Complications

Large gastric aspirates are not a benign problem. Complications include impaired nutrition, nausea, vomiting, pulmonary aspiration of gastric contents, loss of water and electrolytes, and acute gastric dilatation.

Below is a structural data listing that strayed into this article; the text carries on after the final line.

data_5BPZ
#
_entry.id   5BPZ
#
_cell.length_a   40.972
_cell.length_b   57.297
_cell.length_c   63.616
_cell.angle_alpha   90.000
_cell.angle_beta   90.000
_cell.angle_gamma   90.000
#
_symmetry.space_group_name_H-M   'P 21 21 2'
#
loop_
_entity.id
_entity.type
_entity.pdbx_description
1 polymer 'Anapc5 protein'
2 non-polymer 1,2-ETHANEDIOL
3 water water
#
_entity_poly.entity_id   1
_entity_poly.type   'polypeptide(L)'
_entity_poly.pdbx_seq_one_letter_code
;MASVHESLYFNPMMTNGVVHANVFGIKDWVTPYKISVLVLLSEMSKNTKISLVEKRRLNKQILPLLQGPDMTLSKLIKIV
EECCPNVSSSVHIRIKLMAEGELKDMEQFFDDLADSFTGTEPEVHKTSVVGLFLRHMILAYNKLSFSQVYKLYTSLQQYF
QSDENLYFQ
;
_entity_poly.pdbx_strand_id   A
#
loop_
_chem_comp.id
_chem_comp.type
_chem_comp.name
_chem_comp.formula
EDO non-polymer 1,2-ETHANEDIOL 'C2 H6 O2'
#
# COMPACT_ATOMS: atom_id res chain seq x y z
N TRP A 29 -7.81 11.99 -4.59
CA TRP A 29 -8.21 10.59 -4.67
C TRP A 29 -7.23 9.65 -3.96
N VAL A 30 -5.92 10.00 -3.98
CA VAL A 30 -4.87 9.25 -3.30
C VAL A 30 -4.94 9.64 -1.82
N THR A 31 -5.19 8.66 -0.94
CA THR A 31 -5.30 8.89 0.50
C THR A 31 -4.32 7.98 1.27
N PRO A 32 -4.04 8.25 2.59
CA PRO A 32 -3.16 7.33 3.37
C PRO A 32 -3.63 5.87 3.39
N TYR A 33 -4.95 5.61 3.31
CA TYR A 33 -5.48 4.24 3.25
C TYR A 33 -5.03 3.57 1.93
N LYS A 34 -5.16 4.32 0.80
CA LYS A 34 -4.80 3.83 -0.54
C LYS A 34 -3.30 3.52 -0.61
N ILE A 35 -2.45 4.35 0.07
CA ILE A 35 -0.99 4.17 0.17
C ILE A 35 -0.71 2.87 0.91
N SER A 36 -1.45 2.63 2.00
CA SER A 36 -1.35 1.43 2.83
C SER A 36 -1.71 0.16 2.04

Acute gastric dilatation may complicate any condition associated with acute gastric retention. When it is severe, there is upper abdominal distension, hiccoughs are common, and patients who are not deeply sedated or unconscious usually have obvious discomfort and tachycardia. Copious vomiting or regurgitation is usually a late manifestation. The first indication of acute gastric dilatation in the critically ill is often a hugely distended stomach seen on a chest radiograph taken for other reasons.

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